It is sadly too wet for carpet beating now that autumn is fully here, although the heating has gently started up at last, almost imperceptibly shifting the indoor air to a no-longer-cold state.   Maybe I will have to buy a small drum instead.

IF YOU WANT TO GET WARM IN ESTONIA, OPEN A WINDOW!

When I moved to Tartu in June, it was simply not an issue but I had been warned about Estonia’s generally colder climate in comparison with the UK, and I was optimistic when I saw the sturdy radiators and metre thick walls of the apartment.   I may have yet to learn otherwise but I have a fondness for winter light and the low daubs of sunshine that cast long and detailed shadows and an early walk in crisp, cold air has always been a pleasure for me, and so I look forward to my first Nordic winter…

The early days of September proved to be already rather cold, however, and indoors it quickly became very chilly.  I looked round for the central heating controls – and discovered that there weren’t any.  “You may be part of the city-wide heating grid,” my partner told me.  “Basically, there is some sort of central system with underground pipes and pumps supplying hot water to many buildings, and it might be about now that they turn it on”.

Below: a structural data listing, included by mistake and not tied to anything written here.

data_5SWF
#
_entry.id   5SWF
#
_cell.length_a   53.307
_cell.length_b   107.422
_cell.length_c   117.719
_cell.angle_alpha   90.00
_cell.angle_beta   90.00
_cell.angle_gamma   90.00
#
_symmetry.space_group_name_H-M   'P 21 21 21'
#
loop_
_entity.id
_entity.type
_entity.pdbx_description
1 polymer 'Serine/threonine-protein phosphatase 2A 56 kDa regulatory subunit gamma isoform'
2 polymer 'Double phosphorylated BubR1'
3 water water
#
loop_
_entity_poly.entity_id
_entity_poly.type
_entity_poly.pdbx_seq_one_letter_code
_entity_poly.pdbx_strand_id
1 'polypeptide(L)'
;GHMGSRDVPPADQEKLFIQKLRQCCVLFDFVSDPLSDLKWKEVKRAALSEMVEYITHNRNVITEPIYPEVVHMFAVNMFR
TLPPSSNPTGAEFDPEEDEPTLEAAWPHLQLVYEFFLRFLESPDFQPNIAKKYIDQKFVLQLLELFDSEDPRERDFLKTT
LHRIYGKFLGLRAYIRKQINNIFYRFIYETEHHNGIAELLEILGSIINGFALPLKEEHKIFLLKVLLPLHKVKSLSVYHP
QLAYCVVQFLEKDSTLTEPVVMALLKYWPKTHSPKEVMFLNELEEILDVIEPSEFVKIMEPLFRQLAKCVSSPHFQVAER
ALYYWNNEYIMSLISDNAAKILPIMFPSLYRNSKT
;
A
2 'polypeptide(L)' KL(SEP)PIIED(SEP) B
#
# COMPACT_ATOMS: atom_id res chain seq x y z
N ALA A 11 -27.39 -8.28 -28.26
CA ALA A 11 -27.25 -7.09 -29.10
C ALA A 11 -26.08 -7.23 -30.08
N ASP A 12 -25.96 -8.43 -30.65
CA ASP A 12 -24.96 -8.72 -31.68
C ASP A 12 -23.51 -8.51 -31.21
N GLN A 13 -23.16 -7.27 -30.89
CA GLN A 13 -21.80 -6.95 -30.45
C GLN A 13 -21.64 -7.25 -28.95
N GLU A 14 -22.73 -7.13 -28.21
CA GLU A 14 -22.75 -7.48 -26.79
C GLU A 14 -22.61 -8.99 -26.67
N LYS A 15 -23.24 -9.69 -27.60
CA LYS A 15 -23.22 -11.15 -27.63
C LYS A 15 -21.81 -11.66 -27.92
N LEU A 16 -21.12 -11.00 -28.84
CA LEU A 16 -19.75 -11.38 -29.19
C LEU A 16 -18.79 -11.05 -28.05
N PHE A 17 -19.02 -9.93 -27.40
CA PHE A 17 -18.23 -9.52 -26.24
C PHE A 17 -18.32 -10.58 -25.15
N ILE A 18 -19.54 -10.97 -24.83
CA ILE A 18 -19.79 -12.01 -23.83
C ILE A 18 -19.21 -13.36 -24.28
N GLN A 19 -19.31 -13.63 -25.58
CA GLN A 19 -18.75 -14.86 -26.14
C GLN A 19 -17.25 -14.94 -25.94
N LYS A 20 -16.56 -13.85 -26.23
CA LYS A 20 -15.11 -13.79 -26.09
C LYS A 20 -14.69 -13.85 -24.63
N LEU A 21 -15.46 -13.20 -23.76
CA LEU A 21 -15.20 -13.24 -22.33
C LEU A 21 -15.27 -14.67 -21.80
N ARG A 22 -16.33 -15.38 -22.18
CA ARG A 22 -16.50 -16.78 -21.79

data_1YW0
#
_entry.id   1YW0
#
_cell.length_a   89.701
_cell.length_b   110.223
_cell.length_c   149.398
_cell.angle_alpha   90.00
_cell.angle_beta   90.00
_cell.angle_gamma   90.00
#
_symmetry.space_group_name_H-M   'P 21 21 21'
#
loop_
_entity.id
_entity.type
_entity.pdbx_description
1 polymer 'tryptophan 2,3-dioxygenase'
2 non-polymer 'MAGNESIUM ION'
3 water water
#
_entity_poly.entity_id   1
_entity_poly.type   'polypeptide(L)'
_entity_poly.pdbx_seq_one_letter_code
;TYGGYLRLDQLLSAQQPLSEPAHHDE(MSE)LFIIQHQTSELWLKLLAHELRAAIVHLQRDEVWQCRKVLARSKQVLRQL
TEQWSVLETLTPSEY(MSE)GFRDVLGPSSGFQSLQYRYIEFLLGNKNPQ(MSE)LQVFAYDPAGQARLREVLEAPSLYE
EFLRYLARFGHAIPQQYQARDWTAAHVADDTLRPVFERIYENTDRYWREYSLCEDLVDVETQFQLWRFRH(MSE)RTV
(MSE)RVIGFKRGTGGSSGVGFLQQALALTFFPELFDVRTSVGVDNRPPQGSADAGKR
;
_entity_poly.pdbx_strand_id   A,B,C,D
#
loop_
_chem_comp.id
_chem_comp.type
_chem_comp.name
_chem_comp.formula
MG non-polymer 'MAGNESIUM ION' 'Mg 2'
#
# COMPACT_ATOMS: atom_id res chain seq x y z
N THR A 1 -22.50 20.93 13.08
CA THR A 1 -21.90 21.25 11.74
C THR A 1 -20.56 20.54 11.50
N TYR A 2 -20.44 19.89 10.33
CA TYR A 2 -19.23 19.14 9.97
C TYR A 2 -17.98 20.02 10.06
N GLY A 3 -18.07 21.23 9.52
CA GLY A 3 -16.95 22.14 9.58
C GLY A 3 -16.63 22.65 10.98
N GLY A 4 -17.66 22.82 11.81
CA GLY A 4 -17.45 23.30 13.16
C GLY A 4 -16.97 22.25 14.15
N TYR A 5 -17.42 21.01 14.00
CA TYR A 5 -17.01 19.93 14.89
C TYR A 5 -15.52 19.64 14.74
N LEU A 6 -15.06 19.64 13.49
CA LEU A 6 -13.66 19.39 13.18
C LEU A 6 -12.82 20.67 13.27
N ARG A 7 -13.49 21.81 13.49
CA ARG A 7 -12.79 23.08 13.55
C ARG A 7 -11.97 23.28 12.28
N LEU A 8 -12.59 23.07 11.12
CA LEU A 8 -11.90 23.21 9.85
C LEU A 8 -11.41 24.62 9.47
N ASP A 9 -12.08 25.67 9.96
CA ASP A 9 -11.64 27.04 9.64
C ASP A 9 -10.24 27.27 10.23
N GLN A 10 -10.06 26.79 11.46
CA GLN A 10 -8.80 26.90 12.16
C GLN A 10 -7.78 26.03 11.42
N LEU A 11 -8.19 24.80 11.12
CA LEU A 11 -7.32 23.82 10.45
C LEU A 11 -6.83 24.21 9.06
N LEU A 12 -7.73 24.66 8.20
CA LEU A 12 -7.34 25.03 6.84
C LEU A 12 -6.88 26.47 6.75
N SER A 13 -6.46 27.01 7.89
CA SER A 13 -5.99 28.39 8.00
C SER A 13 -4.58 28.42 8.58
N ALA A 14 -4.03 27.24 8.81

A call to the system’s managers revealed that this was not the case for our apartment.  The building we were in had its own system after all and was not part of the city grid.  My colleague at school began telling me how snug and warm he was – the city-wide system was already operating nicely for him and he surely looked healthy and cosy!  Becoming almost desperate to be warm again, I realised we needed to talk to the guy we rented the apartment from, maybe he would kindly show some sympathy to this shivering expat from a country where winter is simply a case of it getting dark a little bit earlier, and switch on the boiler.